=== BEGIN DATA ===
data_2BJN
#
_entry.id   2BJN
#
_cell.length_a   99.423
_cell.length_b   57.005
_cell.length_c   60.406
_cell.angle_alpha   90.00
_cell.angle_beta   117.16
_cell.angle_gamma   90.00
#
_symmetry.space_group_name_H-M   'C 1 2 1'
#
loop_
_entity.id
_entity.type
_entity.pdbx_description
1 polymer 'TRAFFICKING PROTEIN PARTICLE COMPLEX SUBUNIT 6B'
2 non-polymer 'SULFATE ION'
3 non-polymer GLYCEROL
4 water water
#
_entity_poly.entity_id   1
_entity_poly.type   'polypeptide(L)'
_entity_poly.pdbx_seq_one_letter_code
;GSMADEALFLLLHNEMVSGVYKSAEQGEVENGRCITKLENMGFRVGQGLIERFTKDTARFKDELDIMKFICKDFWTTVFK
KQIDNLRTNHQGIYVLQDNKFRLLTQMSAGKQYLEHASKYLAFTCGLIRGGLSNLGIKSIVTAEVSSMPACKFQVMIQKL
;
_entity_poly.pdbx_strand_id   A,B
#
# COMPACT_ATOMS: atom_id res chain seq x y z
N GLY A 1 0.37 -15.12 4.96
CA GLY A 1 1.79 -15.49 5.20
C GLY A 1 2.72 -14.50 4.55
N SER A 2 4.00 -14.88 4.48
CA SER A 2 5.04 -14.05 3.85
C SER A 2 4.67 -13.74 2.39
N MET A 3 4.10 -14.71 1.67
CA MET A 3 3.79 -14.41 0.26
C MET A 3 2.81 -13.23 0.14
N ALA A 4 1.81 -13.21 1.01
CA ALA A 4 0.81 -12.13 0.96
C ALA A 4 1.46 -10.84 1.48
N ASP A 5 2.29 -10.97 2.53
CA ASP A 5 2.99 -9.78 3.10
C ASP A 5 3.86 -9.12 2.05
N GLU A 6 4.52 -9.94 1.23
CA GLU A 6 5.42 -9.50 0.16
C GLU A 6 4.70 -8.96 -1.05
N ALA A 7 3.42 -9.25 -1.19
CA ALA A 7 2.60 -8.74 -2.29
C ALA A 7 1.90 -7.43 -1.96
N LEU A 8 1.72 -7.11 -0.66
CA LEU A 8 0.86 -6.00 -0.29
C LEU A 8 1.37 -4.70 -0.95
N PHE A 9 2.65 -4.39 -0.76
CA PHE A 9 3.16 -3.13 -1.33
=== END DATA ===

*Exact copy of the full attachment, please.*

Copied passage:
data_2BJN
#
_entry.id   2BJN
#
_cell.length_a   99.423
_cell.length_b   57.005
_cell.length_c   60.406
_cell.angle_alpha   90.00
_cell.angle_beta   117.16
_cell.angle_gamma   90.00
#
_symmetry.space_group_name_H-M   'C 1 2 1'
#
loop_
_entity.id
_entity.type
_entity.pdbx_description
1 polymer 'TRAFFICKING PROTEIN PARTICLE COMPLEX SUBUNIT 6B'
2 non-polymer 'SULFATE ION'
3 non-polymer GLYCEROL
4 water water
#
_entity_poly.entity_id   1
_entity_poly.type   'polypeptide(L)'
_entity_poly.pdbx_seq_one_letter_code
;GSMADEALFLLLHNEMVSGVYKSAEQGEVENGRCITKLENMGFRVGQGLIERFTKDTARFKDELDIMKFICKDFWTTVFK
KQIDNLRTNHQGIYVLQDNKFRLLTQMSAGKQYLEHASKYLAFTCGLIRGGLSNLGIKSIVTAEVSSMPACKFQVMIQKL
;
_entity_poly.pdbx_strand_id   A,B
#
# COMPACT_ATOMS: atom_id res chain seq x y z
N GLY A 1 0.37 -15.12 4.96
CA GLY A 1 1.79 -15.49 5.20
C GLY A 1 2.72 -14.50 4.55
N SER A 2 4.00 -14.88 4.48
CA SER A 2 5.04 -14.05 3.85
C SER A 2 4.67 -13.74 2.39
N MET A 3 4.10 -14.71 1.67
CA MET A 3 3.79 -14.41 0.26
C MET A 3 2.81 -13.23 0.14
N ALA A 4 1.81 -13.21 1.01
CA ALA A 4 0.81 -12.13 0.96
C ALA A 4 1.46 -10.84 1.48
N ASP A 5 2.29 -10.97 2.53
CA ASP A 5 2.99 -9.78 3.10
C ASP A 5 3.86 -9.12 2.05
N GLU A 6 4.52 -9.94 1.23
CA GLU A 6 5.42 -9.50 0.16
C GLU A 6 4.70 -8.96 -1.05
N ALA A 7 3.42 -9.25 -1.19
CA ALA A 7 2.60 -8.74 -2.29
C ALA A 7 1.90 -7.43 -1.96
N LEU A 8 1.72 -7.11 -0.66
CA LEU A 8 0.86 -6.00 -0.29
C LEU A 8 1.37 -4.70 -0.95
N PHE A 9 2.65 -4.39 -0.76
CA PHE A 9 3.16 -3.13 -1.33